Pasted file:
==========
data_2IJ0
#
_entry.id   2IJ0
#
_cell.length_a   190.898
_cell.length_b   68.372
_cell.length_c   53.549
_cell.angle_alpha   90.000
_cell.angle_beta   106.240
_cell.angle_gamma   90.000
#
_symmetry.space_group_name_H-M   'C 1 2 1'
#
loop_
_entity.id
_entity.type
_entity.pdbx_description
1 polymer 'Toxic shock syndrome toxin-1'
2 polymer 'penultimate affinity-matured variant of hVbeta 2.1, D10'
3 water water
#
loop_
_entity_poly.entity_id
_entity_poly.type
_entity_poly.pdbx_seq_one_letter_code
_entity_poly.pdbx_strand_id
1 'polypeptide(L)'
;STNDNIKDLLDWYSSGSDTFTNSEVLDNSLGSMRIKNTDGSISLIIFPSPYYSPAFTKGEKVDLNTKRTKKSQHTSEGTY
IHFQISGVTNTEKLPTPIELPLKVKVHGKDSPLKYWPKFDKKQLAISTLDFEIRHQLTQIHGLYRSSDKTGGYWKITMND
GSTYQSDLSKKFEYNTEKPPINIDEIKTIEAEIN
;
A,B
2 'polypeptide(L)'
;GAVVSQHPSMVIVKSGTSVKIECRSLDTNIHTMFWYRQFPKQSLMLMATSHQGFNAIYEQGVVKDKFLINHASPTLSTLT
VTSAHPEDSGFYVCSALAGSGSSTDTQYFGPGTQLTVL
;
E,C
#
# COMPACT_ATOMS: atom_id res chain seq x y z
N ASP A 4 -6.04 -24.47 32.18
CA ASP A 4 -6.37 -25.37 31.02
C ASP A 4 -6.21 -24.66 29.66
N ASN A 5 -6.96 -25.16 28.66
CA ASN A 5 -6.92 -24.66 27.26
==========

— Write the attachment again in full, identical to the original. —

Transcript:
data_2IJ0
#
_entry.id   2IJ0
#
_cell.length_a   190.898
_cell.length_b   68.372
_cell.length_c   53.549
_cell.angle_alpha   90.000
_cell.angle_beta   106.240
_cell.angle_gamma   90.000
#
_symmetry.space_group_name_H-M   'C 1 2 1'
#
loop_
_entity.id
_entity.type
_entity.pdbx_description
1 polymer 'Toxic shock syndrome toxin-1'
2 polymer 'penultimate affinity-matured variant of hVbeta 2.1, D10'
3 water water
#
loop_
_entity_poly.entity_id
_entity_poly.type
_entity_poly.pdbx_seq_one_letter_code
_entity_poly.pdbx_strand_id
1 'polypeptide(L)'
;STNDNIKDLLDWYSSGSDTFTNSEVLDNSLGSMRIKNTDGSISLIIFPSPYYSPAFTKGEKVDLNTKRTKKSQHTSEGTY
IHFQISGVTNTEKLPTPIELPLKVKVHGKDSPLKYWPKFDKKQLAISTLDFEIRHQLTQIHGLYRSSDKTGGYWKITMND
GSTYQSDLSKKFEYNTEKPPINIDEIKTIEAEIN
;
A,B
2 'polypeptide(L)'
;GAVVSQHPSMVIVKSGTSVKIECRSLDTNIHTMFWYRQFPKQSLMLMATSHQGFNAIYEQGVVKDKFLINHASPTLSTLT
VTSAHPEDSGFYVCSALAGSGSSTDTQYFGPGTQLTVL
;
E,C
#
# COMPACT_ATOMS: atom_id res chain seq x y z
N ASP A 4 -6.04 -24.47 32.18
CA ASP A 4 -6.37 -25.37 31.02
C ASP A 4 -6.21 -24.66 29.66
N ASN A 5 -6.96 -25.16 28.66
CA ASN A 5 -6.92 -24.66 27.26